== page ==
The Raphael book has no images illustrating the text. For design and informational purposes, relevant images have been added and captioned by the webmaster.
During my term of military service (18 months in
Morocco in 1950-51, in peacetime), and with the advice of a priest friend, I made the final decision to enter the seminary. . . . I loved the Brothers of Charles de Foucauld, founded by Father Voillaume, and knew their contemplative immersion in the poor areas of the world through manual labor and prayer. I also loved the Mission de France, a society of priests founded just after World War II by the archbishop of Paris, Cardinal Suhard, who formed teams of priest workers in factories and workshops, in hand-to-hand combat with unbelief.
The Mission attracted me and, in the end, that is where I went. . . . In 1961 I was ordained a priest in the Mission de France at Pontigny (about a 100 miles from Paris). It was at a crucial moment for the church: John XXIII had been elected three years earlier, and instead of having a transitional pope, we found ourselves in the conciliar spring.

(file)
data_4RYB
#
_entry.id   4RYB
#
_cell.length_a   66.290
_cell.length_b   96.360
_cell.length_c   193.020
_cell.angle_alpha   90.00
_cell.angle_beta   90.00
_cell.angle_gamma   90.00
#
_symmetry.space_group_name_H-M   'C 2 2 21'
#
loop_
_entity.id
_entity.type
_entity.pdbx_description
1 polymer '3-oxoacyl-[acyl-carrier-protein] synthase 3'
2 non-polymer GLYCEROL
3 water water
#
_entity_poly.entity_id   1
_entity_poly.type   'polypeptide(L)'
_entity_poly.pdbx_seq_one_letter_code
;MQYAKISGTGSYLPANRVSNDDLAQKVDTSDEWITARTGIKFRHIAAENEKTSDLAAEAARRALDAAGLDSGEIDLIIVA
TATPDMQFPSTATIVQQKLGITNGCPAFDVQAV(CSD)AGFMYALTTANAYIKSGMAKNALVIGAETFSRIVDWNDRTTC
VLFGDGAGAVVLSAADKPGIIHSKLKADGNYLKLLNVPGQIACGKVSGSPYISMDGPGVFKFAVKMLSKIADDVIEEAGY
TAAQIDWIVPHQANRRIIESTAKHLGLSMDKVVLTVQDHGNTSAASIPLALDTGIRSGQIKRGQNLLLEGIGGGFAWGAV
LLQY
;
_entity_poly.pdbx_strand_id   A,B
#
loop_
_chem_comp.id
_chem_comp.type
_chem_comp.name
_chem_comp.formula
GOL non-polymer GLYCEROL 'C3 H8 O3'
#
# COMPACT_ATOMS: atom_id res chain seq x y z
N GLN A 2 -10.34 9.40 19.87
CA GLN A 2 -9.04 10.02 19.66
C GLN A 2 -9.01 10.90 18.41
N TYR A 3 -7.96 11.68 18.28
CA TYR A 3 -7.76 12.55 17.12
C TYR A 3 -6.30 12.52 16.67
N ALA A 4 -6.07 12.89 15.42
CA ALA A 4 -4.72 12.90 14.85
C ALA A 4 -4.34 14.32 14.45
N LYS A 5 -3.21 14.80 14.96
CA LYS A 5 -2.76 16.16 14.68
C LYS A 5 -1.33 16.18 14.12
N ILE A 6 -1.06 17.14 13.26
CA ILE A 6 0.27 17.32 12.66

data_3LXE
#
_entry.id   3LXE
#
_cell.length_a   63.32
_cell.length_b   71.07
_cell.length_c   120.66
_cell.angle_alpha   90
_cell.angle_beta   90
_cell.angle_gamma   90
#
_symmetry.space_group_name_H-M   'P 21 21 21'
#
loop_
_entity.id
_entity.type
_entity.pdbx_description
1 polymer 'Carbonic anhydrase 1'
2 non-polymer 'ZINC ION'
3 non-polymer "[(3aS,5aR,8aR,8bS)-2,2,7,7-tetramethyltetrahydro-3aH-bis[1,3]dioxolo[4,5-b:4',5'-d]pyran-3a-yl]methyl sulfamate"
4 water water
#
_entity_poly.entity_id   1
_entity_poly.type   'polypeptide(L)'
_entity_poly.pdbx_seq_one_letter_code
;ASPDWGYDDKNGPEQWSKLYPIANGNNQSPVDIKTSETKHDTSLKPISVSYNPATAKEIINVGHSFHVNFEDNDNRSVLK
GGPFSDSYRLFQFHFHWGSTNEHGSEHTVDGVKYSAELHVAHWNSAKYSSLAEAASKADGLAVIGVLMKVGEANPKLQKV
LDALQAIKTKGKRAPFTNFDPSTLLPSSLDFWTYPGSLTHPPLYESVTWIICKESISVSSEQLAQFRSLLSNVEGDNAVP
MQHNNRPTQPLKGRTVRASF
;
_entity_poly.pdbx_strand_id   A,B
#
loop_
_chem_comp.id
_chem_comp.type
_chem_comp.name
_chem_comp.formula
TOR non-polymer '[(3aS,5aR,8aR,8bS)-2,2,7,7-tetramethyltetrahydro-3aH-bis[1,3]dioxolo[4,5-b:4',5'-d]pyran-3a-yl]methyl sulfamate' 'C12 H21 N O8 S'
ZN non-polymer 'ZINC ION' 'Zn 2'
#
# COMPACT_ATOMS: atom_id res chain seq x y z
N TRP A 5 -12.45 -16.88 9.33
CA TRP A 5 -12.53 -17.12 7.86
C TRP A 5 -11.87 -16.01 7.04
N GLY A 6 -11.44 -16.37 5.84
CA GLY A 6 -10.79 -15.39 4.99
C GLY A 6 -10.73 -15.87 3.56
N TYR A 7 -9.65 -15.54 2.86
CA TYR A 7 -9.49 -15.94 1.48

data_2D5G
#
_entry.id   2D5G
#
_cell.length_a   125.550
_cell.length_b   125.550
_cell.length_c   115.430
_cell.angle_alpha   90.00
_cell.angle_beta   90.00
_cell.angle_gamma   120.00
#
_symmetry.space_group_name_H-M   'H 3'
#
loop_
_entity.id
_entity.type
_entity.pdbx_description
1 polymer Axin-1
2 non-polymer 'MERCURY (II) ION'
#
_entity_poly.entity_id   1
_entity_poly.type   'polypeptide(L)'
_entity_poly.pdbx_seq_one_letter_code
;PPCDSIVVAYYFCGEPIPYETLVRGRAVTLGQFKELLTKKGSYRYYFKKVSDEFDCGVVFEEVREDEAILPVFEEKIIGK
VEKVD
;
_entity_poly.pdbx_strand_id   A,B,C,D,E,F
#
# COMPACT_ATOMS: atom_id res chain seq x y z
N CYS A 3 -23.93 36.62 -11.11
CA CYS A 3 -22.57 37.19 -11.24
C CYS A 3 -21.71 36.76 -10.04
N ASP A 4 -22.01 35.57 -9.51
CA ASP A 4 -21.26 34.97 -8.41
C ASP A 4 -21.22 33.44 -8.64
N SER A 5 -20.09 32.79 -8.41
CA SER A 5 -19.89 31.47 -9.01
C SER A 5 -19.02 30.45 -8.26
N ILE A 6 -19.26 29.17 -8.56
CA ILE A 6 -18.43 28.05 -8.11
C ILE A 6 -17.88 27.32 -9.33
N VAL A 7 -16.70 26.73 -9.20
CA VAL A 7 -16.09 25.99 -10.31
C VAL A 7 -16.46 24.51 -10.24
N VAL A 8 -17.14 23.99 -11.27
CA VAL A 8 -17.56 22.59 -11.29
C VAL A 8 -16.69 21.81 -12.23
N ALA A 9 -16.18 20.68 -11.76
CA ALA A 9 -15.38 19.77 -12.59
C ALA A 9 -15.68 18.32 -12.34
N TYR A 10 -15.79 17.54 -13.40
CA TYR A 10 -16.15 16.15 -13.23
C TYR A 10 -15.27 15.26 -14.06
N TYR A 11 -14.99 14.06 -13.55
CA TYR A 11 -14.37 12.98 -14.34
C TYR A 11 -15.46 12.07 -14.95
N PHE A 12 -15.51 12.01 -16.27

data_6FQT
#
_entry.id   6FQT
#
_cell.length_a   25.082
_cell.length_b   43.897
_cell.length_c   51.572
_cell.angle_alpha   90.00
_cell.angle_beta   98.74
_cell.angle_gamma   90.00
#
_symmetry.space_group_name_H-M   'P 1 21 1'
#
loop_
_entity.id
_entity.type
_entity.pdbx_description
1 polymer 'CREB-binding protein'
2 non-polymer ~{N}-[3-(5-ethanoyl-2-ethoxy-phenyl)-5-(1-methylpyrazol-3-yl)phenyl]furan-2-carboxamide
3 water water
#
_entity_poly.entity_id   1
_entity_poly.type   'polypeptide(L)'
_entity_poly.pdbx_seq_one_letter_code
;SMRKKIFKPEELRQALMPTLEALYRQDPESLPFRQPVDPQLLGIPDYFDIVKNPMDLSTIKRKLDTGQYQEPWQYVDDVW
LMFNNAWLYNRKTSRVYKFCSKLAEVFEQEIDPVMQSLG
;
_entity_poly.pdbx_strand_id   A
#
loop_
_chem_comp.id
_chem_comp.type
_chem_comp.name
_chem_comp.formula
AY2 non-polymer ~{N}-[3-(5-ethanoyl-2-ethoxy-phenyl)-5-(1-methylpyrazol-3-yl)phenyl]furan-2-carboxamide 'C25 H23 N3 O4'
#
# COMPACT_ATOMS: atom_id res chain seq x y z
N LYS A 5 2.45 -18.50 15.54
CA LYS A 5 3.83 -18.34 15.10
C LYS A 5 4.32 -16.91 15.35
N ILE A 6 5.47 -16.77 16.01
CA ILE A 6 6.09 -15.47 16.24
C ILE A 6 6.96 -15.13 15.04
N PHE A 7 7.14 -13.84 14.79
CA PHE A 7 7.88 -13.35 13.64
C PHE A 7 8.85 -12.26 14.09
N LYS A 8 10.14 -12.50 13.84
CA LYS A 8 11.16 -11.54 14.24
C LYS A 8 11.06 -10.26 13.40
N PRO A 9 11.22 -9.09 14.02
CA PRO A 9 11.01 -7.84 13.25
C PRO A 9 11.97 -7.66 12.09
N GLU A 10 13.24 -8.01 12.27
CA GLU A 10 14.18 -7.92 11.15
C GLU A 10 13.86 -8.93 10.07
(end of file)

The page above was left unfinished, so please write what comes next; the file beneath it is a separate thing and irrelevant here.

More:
I was initially sent to the south, very close to the Spanish frontier. We were a team of three priests including Jean, Cardinal Etchegaray's brother. We did a lot of reflection and pastoral work with tourists, for the countryside is magnificent and very full of people during the summer. I remained there very happily for three years.
From the gentle Pyrenees I was transferred to the harsh climate of Limousin in central France, to Ambazac, near Limoges. It is a traditional, hardworking region, de-Christianized and even anticlerical. . . . We were four priests in a crowded community of life, parish work and manual labor. I took care of catechism, celebrated Mass and the sacraments and was also a welder in a small shop. . . .